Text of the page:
Credit scores shouldn’t collapse because of the coronavirus
For those who are still unemployed or on leave due to business closures due to the coronavirus pandemic, or even those who are starting to return to work, the economic hardship will not go away overnight. The last thing people need is a bad credit score that hinders efforts to get back on their feet.
When COVID-19 restrictions shut down a wave of businesses, restaurants, retail stores, salons, and other services in the name of security, millions of Americans were plunged into a financial nightmare. Rents and mortgages couldn’t be paid, let alone auto loans, credit card debt, utilities, and other bills. There has been some government relief in the form of stimulus payments and cessation of evictions, but these cannot go so far as to ease tax burdens.
The CARES Act has given consumer credit scores some leeway – if your account is up to date and you enter into an agreement with a creditor to make a partial payment or skip a payment, that creditor should report that your account is up to date. This provision only applies to agreements entered into between January 31, 2020 and 120 days after March 27, 2020 or 120 days after the end of the national COVID-19 emergency, whichever is later.
But what happens when that time is up?
It’s back to business as usual, and late payments, missed payments, etc. will be marked as such, which will negatively affect your score.
It is unlikely that, even with a new job, a consumer could be caught up with late rent or mortgage payments and bills within such a timeframe, especially if they remain unemployed beyond the pandemic period. . Unemployment benefits should cover running expenses, such as food and gas, and initial paychecks should also cover necessities before tackling missed payments.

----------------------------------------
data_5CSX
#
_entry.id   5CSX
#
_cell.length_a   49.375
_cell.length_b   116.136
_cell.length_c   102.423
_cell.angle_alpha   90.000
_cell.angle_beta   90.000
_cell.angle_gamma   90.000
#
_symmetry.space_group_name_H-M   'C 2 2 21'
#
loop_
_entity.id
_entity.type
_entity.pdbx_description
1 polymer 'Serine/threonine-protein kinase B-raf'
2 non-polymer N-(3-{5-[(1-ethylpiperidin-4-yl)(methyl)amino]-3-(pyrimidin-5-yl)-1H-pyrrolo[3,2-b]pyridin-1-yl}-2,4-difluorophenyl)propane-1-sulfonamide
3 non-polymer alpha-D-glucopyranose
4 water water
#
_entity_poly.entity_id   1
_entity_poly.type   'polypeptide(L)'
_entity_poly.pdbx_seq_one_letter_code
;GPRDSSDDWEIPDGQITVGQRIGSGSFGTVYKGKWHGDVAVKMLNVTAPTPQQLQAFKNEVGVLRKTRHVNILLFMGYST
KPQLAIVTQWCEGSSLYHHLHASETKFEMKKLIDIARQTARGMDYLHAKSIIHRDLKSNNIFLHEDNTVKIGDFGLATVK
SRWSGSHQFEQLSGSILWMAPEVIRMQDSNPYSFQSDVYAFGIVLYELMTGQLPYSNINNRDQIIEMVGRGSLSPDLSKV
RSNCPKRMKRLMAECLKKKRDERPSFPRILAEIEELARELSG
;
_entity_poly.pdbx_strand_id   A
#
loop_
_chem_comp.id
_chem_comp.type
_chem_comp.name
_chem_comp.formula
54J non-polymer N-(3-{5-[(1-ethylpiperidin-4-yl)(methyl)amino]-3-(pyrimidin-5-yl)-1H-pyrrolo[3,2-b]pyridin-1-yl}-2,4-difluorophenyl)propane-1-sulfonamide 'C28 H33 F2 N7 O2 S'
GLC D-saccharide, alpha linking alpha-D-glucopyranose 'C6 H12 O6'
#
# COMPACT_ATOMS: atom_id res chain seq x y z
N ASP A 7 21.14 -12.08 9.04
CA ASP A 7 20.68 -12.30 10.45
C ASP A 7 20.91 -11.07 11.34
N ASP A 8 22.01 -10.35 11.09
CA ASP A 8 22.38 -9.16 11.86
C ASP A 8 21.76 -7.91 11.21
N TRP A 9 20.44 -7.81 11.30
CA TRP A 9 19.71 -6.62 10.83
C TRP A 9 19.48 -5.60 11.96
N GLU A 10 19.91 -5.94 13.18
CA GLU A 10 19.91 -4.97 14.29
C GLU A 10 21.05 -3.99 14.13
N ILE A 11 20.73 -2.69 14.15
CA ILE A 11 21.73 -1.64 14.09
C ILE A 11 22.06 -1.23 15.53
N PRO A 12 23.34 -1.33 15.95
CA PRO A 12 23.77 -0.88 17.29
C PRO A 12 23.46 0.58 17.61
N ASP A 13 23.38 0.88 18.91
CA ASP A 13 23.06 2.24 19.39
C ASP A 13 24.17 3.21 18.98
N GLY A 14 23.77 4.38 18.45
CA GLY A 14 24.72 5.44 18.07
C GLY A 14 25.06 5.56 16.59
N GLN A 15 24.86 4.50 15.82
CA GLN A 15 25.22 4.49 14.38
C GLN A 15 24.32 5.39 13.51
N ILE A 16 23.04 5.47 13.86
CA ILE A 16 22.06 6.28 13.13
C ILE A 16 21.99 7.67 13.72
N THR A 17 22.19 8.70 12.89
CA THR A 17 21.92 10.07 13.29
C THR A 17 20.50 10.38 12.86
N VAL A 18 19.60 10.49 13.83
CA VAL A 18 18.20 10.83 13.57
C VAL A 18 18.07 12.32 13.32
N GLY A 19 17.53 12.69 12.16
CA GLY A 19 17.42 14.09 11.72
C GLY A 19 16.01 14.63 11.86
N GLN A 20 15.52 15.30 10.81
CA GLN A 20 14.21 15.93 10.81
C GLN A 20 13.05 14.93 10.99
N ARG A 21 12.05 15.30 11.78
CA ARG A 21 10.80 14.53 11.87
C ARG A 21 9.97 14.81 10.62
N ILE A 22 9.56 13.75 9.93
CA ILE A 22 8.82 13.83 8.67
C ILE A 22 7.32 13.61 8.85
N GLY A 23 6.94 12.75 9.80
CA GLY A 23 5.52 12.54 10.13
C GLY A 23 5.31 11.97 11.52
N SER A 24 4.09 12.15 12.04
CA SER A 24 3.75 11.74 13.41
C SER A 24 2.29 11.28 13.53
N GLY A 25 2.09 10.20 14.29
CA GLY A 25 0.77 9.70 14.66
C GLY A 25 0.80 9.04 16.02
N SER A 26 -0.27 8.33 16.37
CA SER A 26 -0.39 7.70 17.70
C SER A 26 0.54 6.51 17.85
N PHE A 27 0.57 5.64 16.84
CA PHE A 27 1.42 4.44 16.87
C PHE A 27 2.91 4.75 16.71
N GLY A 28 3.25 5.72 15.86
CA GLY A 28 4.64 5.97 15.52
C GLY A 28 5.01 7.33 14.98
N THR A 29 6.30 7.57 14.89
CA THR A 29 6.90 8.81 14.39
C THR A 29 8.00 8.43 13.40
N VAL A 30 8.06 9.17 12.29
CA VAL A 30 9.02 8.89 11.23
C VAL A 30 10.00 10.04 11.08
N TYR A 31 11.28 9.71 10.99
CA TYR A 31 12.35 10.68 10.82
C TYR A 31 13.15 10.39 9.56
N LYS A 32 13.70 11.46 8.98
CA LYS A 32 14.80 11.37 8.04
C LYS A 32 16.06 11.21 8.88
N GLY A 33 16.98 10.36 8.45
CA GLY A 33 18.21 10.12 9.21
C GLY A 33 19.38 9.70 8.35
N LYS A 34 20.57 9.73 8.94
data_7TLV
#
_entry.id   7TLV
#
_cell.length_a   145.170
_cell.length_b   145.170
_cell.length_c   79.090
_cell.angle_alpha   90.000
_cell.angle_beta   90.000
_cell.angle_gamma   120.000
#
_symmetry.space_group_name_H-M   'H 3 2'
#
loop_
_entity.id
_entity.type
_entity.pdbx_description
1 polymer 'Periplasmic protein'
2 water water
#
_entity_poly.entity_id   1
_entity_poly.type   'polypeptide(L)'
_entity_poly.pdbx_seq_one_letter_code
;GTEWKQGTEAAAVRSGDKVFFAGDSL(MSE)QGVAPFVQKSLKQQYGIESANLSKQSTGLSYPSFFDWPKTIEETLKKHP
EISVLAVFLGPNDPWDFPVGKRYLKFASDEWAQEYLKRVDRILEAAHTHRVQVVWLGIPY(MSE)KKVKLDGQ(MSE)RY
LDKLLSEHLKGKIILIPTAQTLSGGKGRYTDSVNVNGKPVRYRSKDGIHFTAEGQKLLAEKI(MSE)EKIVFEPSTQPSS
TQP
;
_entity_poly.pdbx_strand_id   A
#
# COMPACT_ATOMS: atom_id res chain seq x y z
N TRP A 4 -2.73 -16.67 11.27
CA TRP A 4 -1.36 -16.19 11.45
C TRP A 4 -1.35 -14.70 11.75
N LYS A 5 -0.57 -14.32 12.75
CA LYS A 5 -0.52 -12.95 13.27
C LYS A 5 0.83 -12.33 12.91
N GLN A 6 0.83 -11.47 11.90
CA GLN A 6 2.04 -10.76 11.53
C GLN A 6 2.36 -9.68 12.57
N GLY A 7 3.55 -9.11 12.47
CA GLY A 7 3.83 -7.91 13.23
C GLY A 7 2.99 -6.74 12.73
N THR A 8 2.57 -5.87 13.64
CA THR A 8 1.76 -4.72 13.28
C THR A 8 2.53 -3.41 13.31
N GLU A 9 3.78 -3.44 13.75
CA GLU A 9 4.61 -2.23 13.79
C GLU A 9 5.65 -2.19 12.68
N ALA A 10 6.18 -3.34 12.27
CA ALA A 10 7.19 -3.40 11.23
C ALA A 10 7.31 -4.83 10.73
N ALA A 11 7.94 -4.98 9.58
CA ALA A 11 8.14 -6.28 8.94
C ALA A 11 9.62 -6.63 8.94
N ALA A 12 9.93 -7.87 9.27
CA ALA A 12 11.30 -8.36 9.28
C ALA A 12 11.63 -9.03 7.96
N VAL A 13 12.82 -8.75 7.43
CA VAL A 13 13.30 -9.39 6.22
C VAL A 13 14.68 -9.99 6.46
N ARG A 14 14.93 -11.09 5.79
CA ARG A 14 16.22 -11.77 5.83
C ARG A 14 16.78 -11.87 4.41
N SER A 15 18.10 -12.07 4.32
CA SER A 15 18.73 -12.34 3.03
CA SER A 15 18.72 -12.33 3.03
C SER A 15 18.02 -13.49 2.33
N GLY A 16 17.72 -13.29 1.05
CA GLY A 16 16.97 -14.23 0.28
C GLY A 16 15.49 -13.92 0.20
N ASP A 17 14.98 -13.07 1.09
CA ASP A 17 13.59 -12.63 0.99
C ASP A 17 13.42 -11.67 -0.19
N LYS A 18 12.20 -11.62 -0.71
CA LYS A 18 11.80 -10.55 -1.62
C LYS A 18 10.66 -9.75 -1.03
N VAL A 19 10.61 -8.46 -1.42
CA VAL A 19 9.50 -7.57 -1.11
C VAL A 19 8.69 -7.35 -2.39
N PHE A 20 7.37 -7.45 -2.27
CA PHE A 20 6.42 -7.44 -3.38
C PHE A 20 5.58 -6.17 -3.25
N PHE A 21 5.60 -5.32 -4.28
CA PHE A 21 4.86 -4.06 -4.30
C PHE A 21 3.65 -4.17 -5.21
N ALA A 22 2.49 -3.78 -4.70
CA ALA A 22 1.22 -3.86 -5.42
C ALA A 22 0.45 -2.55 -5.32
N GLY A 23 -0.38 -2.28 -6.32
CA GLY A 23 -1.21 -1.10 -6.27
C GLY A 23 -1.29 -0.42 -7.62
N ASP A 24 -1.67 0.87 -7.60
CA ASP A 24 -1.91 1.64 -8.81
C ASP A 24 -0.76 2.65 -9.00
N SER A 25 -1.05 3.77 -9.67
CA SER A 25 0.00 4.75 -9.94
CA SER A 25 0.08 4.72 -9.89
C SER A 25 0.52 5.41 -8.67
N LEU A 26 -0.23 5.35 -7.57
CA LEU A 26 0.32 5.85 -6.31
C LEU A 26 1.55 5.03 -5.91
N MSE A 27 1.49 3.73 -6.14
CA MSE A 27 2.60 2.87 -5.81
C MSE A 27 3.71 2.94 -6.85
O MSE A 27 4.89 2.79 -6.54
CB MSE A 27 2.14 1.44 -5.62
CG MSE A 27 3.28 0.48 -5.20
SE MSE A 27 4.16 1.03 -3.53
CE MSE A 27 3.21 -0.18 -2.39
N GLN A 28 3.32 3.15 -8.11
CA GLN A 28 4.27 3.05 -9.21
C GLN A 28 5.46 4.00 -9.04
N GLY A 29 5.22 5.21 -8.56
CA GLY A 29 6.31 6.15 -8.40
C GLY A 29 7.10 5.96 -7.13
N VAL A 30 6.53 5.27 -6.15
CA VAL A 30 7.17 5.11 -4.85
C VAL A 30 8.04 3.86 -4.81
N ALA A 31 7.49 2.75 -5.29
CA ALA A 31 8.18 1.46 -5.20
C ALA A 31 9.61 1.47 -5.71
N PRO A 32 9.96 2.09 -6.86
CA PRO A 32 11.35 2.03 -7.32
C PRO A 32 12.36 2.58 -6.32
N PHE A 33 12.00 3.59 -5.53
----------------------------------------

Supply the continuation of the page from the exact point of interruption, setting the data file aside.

As such, credit scores will take a hit, which could lead to increased interest on loans, credit cards and mortgages. A bad score could even have a detrimental effect on getting a job or housing.
In an effort to be helpful, the three major credit bureaus – TransUnion TRU, Equifax, and Experian – are offering free weekly online credit reports by April 2021.
Good, but that doesn’t help pay the bills, or prevent a late payment from being reported as such once the CARES Act credit period has expired.
Some industries are succumbing to the pandemic, with national retailers such as JC Penney and Pier 1 filing for bankruptcy. The AMC theater chain has expressed doubts about its survival in the COVID-19 crisis. There are jobs that will not come back.
What America needs is a general national grace period for consumer credit reports – beyond the 120-day limit. It could be related to an unemployment rate target, or a milder time, say, two years after the pandemic ended.
Creditors have made arrangements with clients during national disasters such as hurricanes. The coronavirus pandemic has dealt a greater financial blow to the nation and its citizens than any storm. It’s time for TransUnion TRU, Equifax, Experian and other bureaus to respond to a new normal in American finances. The status quo could throw spikes on the road to recovery.